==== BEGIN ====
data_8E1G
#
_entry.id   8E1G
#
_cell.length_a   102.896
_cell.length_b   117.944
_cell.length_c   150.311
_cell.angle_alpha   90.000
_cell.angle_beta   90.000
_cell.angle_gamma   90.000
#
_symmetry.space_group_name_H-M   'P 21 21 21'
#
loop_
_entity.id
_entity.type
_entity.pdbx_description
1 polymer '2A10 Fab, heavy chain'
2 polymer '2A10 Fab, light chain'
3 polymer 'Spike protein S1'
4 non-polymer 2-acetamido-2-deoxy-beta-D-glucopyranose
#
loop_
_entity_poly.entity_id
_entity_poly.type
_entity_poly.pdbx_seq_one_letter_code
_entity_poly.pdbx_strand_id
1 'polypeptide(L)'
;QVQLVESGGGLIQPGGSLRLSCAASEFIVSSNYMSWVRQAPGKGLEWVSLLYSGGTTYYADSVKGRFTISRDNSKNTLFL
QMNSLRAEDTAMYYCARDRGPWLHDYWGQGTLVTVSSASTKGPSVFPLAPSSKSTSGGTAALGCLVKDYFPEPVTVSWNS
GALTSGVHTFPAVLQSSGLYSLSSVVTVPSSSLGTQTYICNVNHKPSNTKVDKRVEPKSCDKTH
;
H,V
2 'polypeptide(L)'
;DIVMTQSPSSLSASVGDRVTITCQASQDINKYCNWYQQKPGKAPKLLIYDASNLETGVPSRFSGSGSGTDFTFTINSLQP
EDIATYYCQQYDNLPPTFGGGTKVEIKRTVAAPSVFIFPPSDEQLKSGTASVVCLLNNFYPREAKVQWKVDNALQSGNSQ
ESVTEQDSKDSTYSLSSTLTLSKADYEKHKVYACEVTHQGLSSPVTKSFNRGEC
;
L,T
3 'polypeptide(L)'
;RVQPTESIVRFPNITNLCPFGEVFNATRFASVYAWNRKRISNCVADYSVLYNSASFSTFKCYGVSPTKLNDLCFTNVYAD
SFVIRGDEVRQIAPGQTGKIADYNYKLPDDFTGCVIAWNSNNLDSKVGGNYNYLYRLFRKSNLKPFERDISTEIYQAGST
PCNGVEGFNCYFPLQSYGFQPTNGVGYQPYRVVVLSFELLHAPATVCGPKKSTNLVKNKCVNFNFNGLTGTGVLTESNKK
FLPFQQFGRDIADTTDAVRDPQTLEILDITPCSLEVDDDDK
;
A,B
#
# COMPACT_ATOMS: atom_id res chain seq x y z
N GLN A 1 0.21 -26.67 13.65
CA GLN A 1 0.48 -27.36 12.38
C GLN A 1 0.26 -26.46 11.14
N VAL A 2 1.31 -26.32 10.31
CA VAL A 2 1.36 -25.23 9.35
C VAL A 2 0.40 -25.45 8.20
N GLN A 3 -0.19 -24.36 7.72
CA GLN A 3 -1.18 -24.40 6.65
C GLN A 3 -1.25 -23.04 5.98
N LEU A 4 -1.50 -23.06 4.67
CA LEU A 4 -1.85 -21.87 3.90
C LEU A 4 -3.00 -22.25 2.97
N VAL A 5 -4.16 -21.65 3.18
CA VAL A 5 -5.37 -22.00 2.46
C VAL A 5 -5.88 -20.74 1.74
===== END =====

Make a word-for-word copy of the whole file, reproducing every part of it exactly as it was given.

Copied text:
data_8E1G
#
_entry.id   8E1G
#
_cell.length_a   102.896
_cell.length_b   117.944
_cell.length_c   150.311
_cell.angle_alpha   90.000
_cell.angle_beta   90.000
_cell.angle_gamma   90.000
#
_symmetry.space_group_name_H-M   'P 21 21 21'
#
loop_
_entity.id
_entity.type
_entity.pdbx_description
1 polymer '2A10 Fab, heavy chain'
2 polymer '2A10 Fab, light chain'
3 polymer 'Spike protein S1'
4 non-polymer 2-acetamido-2-deoxy-beta-D-glucopyranose
#
loop_
_entity_poly.entity_id
_entity_poly.type
_entity_poly.pdbx_seq_one_letter_code
_entity_poly.pdbx_strand_id
1 'polypeptide(L)'
;QVQLVESGGGLIQPGGSLRLSCAASEFIVSSNYMSWVRQAPGKGLEWVSLLYSGGTTYYADSVKGRFTISRDNSKNTLFL
QMNSLRAEDTAMYYCARDRGPWLHDYWGQGTLVTVSSASTKGPSVFPLAPSSKSTSGGTAALGCLVKDYFPEPVTVSWNS
GALTSGVHTFPAVLQSSGLYSLSSVVTVPSSSLGTQTYICNVNHKPSNTKVDKRVEPKSCDKTH
;
H,V
2 'polypeptide(L)'
;DIVMTQSPSSLSASVGDRVTITCQASQDINKYCNWYQQKPGKAPKLLIYDASNLETGVPSRFSGSGSGTDFTFTINSLQP
EDIATYYCQQYDNLPPTFGGGTKVEIKRTVAAPSVFIFPPSDEQLKSGTASVVCLLNNFYPREAKVQWKVDNALQSGNSQ
ESVTEQDSKDSTYSLSSTLTLSKADYEKHKVYACEVTHQGLSSPVTKSFNRGEC
;
L,T
3 'polypeptide(L)'
;RVQPTESIVRFPNITNLCPFGEVFNATRFASVYAWNRKRISNCVADYSVLYNSASFSTFKCYGVSPTKLNDLCFTNVYAD
SFVIRGDEVRQIAPGQTGKIADYNYKLPDDFTGCVIAWNSNNLDSKVGGNYNYLYRLFRKSNLKPFERDISTEIYQAGST
PCNGVEGFNCYFPLQSYGFQPTNGVGYQPYRVVVLSFELLHAPATVCGPKKSTNLVKNKCVNFNFNGLTGTGVLTESNKK
FLPFQQFGRDIADTTDAVRDPQTLEILDITPCSLEVDDDDK
;
A,B
#
# COMPACT_ATOMS: atom_id res chain seq x y z
N GLN A 1 0.21 -26.67 13.65
CA GLN A 1 0.48 -27.36 12.38
C GLN A 1 0.26 -26.46 11.14
N VAL A 2 1.31 -26.32 10.31
CA VAL A 2 1.36 -25.23 9.35
C VAL A 2 0.40 -25.45 8.20
N GLN A 3 -0.19 -24.36 7.72
CA GLN A 3 -1.18 -24.40 6.65
C GLN A 3 -1.25 -23.04 5.98
N LEU A 4 -1.50 -23.06 4.67
CA LEU A 4 -1.85 -21.87 3.90
C LEU A 4 -3.00 -22.25 2.97
N VAL A 5 -4.16 -21.65 3.18
CA VAL A 5 -5.37 -22.00 2.46
C VAL A 5 -5.88 -20.74 1.74